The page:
Project Management as a Profession: Lost Vision, Take-over or New Direction?
Many would like to have project management seen as a profession, or at least as a recognized discipline. Clearly, the Project Management Institute ("PMI") is the world's largest organization dedicated to project management, so the view of project management by the public-at-large will very much depend on how this institution presents itself, its members and their skill-sets.
More than a decade has now passed since the following historic document was
presented to PMI by "The O&M Study" co-chairs David Cleland and Max Wideman,
back in November 1991. Looking back, much has changed in the field of project
management and we are entitled to ask: Is it for the better? The so-called
O&M Study is presented here without further comment. Using this report as a
baseline, readers may judge for themselves, the answers to the question we
pose in our title.
[Report dated November 1991]
To the Project Management Institute Board
Re: PMI Strategic Planning Sub-Committee
PMI Future Organization and Management
Ten Fundamental Guiding Principles for PMI Governance
PMI's Strategic Planning Committee (SPC) Sub-Committee (Wideman/Cleland co-chairs) is attempting to develop recommendations for PMI's future organization and management, given a number of recommendations put before the Board in 1990 and 1991. However, the committee is not restricting itself strictly to these proposals alone but rather wishes to take a broader view encompassing also the organization's goals and objectives as well as financial health in the long term.
Nevertheless, there remains the difficult issue of determining on what basis should any possible suggestions for change be evaluated and justified before formal presentation. Indeed, there is a need to bring together a set of Fundamental Guiding Principles which builds on PMI's heritage and project management philosophy not only for evaluating the committee's recommendations but which would also provide guidelines for the management generally of PMI at Board level. It is clearly important that PMI should be seen as leaders and not followers.
BUILDING ON PMI's HERITAGE and PROJECT MANAGEMENT
(LEADERS NOT FOLLOWERS)
The vision of PMI is embedded in its Constitution, Article II - Purposes, and the means for attaining that vision is the result of the collective wisdom of its membership.
Therefore, PMI's elected representatives and particularly the Chairman and President respectively are the custodians and leaders for attaining that vision.
Comment: The collective wisdom of the PMI membership is the
result of the input from many sources including, for example, CCP [Council
of Chapter Presidents] submissions, Strategic and other planning committees,
member representations and so on.
These inputs are in addition to the policy platforms upon which individual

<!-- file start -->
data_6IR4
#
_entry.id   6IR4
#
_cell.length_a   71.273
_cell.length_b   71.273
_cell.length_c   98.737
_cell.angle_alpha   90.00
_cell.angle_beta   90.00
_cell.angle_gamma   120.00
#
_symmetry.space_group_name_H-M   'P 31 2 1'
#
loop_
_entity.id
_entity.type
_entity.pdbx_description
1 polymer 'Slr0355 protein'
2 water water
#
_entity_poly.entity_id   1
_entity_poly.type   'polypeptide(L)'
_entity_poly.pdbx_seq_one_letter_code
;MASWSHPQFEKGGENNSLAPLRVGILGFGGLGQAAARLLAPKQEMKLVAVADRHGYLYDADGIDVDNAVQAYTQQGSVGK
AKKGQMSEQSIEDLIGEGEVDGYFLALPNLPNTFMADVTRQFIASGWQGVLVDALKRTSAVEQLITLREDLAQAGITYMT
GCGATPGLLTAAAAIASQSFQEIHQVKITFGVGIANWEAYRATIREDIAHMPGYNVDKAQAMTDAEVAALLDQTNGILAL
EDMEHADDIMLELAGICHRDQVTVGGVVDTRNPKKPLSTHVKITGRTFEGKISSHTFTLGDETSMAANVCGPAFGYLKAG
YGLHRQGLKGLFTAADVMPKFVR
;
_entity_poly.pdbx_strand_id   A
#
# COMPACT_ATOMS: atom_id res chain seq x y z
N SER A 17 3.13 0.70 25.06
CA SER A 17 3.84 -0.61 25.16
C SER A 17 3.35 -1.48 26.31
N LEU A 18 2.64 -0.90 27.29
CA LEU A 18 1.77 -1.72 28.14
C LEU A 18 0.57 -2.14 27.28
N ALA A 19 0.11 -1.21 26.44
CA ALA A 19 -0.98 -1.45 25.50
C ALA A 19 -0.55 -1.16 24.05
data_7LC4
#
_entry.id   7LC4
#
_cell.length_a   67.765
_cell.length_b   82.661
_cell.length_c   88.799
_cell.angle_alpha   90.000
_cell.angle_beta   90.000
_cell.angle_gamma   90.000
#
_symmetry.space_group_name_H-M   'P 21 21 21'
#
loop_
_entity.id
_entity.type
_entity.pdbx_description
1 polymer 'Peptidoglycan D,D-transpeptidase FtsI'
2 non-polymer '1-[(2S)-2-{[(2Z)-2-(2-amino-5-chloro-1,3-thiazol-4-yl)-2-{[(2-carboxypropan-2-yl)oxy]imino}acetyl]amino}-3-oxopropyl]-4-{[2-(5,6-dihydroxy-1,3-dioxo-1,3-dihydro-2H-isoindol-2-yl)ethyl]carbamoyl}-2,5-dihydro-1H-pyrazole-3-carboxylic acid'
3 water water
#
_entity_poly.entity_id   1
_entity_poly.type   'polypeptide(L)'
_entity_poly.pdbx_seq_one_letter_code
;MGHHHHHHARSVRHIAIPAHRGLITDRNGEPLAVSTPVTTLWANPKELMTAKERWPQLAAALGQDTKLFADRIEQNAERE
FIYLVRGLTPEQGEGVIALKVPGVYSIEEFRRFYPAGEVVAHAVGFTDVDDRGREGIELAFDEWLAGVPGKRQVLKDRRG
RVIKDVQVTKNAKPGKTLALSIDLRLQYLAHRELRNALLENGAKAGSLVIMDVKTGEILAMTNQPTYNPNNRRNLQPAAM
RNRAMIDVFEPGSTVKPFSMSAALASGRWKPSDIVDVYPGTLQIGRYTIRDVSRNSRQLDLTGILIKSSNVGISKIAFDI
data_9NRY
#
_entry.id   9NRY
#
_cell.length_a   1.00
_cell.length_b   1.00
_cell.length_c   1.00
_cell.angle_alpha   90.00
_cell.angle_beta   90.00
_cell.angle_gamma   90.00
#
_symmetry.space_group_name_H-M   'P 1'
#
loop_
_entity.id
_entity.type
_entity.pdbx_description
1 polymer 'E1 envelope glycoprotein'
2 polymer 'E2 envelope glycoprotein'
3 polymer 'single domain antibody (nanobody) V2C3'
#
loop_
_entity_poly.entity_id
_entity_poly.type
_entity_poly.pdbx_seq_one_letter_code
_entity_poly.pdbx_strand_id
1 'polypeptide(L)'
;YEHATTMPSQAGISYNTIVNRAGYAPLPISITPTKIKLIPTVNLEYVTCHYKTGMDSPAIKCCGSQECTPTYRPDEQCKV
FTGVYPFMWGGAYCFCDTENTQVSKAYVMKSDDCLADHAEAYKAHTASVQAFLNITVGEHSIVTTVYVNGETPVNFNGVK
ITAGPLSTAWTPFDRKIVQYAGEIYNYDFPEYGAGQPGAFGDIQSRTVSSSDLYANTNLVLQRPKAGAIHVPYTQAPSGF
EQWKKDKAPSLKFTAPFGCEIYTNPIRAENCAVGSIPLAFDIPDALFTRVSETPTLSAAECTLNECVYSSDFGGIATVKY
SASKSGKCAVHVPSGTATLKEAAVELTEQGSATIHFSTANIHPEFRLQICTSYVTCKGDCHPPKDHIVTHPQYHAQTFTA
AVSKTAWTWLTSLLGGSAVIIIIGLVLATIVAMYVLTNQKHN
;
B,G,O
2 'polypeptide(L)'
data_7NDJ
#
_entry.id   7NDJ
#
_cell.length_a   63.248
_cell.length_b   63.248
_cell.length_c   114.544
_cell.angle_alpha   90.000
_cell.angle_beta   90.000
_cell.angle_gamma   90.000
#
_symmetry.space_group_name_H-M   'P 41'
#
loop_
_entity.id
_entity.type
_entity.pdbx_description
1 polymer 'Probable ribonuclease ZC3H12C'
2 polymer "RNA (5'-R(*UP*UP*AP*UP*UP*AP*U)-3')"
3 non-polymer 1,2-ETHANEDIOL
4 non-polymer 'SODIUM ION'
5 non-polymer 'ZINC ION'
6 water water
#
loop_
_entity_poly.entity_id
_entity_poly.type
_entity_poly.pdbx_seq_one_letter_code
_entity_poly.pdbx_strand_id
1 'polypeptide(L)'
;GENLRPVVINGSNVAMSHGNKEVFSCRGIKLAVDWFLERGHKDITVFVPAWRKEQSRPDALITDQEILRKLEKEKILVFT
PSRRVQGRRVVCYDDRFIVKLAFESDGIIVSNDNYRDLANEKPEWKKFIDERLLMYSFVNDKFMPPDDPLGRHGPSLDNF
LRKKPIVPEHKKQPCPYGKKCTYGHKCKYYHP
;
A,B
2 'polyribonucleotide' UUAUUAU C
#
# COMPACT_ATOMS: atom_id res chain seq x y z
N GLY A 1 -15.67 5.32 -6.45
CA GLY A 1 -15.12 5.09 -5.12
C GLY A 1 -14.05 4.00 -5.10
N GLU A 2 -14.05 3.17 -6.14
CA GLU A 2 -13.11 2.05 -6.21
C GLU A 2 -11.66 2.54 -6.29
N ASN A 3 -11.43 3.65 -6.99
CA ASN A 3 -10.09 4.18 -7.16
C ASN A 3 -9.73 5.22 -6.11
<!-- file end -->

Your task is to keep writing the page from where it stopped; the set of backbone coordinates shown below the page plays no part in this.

Board members were elected and the latter should not be permitted to override
2. Priority and Continuity
The General Purpose of PMI is to advance the state-of-the-art in the management of projects, and PMI's specific objectives consistent with this goal are clearly described in Article II section B of the constitution.
Therefore, high priority must be given to achieving these objectivities through organizational structure, continuity of priorities and actions from Board meeting to Board meeting taking into account both new ideas and lessons learned.
Comment: The objectives spelled out in Article II of the PMI constitution also constitute PMI's services to the membership. Not surprisingly, these services are those most in demand by PMI's members and are also the primary basis for the success of PMI's chapter system. Most of these critical activities are presently vested within the responsibility of the VP Technical Activities. Since chapters are the dominant vehicle for future PMI growth, ways and means should be found to integrate the present VP Tech responsibilities with other members of the PMI Board (e.g., promoting the principles of effective project management, the benefits of certification, or the use of PMBOK as the common language of project management etc.).
PMI was established and developed for the benefit of individual members (so-called grass-roots origins).
Therefore, service to the membership as individuals must remain paramount, and, as numbers grow, constitutionally strengthened.
Comment: The process for member representative election, representation and recall, as well as individual member initiatives (e.g. petitions) should be regularly reviewed to maintain a balance between ability for members to institute change and avoidance of frivolous actions.
4. Participation and Commitment
The strength of PMI is evident by the dedication, commitment and active contribution of its members.
Therefore, the primary thrust for meeting PMI's established objectives should be through voluntary member efforts.
Comment: This approach has several major benefits, for example:
- The cost of such effort is kept within bounds so that the call on PMI's financial resources (i.e. principally member fee structure) is minimized.
- The results are more likely to reflect the real world of practical project management.
- The Institute's work is less likely to be influenced by vested interest.
- Hence the quality and durability of such contributions will be more sustainable.
5. Professional Standards and Competitive Independence
Project management and the development of its process methodologies succeed best in an unfettered environment.
Therefore, PMI's efforts must be directed towards maintaining its independence from all major influences, whether public, private or other self-serving interests.